top of page

Welcome to Crime and Justice News

Flint Police Get $850K Grant For New Units

A new $850,000 grant will help the Flint Police Department solve cold cases, get illegal guns off the street, develop a witness protection program and more, ABC12News reports. Mayor Sheldon Neeley announced the grant from the Charles Stewart Mott Foundation on Tuesday to boost the police department's efforts to combat violent crime in Flint. Neeley said he requested additional help from the community after a violent Memorial Day weekend at the start of summer with four shootings reported over about 24 hours.

“I am thankful for the Mott Foundation’s support in addressing our urgent need to curb violent crime in our city,” Neeley said. “This grant provides crucial tools for increasing the capacity of our personnel and enhancing our public safety infrastructure.”

The latest crime statistics from the Flint Police Department show a 25% decrease in violent crimes so far in 2022 compared to this time last year. But Neeley pointed out that violent crime rates remain too high citywide. The grant will provide funding for five major initiatives. A gun bounty program, which will allow residents to sell automatic weapons to the Flint Police Department for cash on the spot with no questions asked. Neeley said all weapons collected from the program will be destroyed. Three analysts in the Flint Police Department Intelligence Center, who can monitor live surveillance cameras and a fleet of drones 24 hours a day. Police credit the center for stopping a potential attack the General Motors complex in Flint earlier this month. A new cold case unit staffed by retired police officers and detectives, who will target unsolved crimes. A new witness protection program to reduce the risk for people who provide incriminating evidence in violent crime cases. Increased overtime pay for Flint police officers to help ensure adequate staffing remains on duty at all times.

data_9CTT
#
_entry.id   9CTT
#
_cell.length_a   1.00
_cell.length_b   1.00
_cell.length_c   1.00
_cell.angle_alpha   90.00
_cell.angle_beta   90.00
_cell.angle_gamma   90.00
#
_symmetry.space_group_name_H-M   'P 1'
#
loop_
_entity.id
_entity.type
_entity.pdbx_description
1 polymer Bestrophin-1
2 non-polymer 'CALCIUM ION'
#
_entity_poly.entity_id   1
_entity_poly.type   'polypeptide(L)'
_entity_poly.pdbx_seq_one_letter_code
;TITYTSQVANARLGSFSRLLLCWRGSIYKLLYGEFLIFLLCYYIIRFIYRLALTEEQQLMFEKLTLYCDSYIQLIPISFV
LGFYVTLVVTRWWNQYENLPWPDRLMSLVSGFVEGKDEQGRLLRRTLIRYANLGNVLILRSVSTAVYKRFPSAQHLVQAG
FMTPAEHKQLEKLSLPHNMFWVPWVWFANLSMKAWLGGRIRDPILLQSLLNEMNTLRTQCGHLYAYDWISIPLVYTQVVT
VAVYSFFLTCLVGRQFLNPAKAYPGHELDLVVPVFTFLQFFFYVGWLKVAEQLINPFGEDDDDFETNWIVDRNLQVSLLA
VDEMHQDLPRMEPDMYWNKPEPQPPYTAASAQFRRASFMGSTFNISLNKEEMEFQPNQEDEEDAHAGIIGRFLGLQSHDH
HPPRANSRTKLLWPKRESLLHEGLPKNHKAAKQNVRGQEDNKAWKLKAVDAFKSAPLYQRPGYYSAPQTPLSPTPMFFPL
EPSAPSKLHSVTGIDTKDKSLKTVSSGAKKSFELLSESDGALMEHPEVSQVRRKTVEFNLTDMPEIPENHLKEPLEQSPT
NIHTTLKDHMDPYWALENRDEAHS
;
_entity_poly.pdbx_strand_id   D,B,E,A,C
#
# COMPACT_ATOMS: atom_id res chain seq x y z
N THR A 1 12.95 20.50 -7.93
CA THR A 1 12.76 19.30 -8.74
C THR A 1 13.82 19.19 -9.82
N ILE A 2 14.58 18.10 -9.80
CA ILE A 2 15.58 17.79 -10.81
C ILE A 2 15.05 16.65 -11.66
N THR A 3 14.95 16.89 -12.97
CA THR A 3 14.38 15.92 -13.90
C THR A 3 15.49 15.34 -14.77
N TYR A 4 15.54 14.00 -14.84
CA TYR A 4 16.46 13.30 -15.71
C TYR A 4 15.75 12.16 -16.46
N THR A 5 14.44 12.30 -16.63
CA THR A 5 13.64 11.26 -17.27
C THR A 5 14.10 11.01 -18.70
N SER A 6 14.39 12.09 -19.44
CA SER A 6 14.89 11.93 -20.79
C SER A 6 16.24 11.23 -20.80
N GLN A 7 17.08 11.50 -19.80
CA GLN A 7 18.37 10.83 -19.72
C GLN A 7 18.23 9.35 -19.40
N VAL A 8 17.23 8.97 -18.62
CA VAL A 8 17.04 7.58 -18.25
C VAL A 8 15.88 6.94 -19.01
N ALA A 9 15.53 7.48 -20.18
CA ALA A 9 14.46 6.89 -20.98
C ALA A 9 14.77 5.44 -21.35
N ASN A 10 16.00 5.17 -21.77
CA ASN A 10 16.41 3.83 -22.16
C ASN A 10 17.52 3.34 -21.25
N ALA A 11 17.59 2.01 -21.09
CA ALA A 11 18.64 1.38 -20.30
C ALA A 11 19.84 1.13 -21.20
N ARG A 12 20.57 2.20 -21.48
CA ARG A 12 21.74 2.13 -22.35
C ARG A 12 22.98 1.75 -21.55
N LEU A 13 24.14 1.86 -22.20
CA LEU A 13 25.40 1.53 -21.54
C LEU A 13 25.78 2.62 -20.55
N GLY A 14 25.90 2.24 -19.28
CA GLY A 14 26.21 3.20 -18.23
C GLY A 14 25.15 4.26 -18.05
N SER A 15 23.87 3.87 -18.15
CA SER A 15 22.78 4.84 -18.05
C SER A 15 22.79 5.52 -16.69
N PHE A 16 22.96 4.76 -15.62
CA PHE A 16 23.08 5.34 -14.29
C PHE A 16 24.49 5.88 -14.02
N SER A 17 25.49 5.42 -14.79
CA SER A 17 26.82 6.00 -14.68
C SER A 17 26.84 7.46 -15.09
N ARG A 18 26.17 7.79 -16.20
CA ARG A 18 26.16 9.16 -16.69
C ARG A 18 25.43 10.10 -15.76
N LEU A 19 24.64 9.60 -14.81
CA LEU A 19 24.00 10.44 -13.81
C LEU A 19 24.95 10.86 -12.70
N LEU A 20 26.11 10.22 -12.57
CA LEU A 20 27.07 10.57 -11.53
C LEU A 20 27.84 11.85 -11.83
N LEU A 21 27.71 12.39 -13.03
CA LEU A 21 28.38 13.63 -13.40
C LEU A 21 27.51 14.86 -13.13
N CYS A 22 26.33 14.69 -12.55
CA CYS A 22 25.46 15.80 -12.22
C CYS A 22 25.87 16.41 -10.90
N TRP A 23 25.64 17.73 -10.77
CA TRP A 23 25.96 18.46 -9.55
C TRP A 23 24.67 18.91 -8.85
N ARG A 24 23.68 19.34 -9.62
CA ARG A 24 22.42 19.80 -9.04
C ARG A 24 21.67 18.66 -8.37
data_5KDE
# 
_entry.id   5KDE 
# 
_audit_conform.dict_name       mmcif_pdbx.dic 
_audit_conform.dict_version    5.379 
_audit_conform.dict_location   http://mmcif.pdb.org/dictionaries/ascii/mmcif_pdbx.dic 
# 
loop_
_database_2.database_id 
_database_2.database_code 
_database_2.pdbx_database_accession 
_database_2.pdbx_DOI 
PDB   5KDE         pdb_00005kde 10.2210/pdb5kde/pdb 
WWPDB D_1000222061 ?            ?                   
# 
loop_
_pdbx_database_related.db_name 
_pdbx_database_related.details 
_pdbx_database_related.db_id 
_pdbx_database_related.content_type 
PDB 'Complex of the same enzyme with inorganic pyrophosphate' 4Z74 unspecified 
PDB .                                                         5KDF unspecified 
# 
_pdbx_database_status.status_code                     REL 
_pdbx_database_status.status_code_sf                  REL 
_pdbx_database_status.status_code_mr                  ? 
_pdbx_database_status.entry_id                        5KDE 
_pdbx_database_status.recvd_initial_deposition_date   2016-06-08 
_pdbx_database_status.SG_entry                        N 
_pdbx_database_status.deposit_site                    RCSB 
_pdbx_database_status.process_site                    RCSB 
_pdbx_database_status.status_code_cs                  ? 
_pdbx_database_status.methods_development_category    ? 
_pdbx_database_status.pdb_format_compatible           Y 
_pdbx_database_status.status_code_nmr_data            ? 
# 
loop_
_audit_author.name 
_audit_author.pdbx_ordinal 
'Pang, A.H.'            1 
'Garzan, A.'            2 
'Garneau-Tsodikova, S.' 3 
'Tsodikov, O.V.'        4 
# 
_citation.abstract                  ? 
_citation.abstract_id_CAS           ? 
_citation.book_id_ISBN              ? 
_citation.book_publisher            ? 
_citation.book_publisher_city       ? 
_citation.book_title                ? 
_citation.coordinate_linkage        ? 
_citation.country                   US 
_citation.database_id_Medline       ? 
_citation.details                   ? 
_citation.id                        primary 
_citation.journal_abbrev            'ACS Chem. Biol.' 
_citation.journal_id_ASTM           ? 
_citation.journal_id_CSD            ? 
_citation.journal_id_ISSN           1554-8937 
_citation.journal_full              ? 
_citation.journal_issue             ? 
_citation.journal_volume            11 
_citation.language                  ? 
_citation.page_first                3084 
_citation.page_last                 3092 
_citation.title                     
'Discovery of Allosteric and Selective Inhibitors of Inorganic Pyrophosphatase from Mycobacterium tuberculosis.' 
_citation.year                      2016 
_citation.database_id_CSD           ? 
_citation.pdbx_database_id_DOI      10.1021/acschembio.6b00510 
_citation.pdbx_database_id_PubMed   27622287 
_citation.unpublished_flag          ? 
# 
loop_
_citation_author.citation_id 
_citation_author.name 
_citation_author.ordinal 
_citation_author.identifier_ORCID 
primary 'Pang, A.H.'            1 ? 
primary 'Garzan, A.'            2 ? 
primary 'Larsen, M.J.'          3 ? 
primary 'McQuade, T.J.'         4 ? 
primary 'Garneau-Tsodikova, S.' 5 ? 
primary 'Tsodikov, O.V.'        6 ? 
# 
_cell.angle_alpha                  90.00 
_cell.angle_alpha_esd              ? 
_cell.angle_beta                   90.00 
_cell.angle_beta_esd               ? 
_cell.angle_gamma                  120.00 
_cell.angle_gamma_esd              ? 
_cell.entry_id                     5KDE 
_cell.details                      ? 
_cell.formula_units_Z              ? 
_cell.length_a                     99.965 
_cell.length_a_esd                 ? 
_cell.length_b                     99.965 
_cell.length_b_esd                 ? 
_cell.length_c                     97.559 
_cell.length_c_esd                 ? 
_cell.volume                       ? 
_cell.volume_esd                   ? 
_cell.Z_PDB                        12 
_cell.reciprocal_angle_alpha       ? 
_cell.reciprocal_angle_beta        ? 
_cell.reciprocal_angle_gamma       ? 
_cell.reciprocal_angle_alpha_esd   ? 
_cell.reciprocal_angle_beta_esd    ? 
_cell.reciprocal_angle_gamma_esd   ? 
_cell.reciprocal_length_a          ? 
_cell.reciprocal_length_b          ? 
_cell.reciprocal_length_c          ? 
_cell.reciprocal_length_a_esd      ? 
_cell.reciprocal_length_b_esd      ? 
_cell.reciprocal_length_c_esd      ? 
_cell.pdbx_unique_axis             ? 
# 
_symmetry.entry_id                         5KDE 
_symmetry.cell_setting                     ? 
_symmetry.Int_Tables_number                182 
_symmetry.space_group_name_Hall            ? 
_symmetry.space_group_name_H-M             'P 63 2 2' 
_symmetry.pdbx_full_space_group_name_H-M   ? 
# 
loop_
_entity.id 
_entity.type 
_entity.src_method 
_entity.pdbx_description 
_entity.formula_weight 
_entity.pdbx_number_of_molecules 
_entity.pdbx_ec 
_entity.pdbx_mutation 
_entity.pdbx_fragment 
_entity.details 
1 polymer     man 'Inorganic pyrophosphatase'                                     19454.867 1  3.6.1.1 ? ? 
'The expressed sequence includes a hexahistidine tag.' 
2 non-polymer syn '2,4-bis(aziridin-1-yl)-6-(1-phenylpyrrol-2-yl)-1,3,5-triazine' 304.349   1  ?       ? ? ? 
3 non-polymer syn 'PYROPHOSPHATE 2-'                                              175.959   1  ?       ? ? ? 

Recent Posts

See All

U.S. Says Cyberattacks On Water Utilities Are Increasing

Cyberattacks against water utilities are becoming more frequent and severe, the Environmental Protection Agency warned Monday as it issued an enforcement alert urging water systems to take immediate a


A daily report co-sponsored by Arizona State University, Criminal Justice Journalists, and the National Criminal Justice Association

bottom of page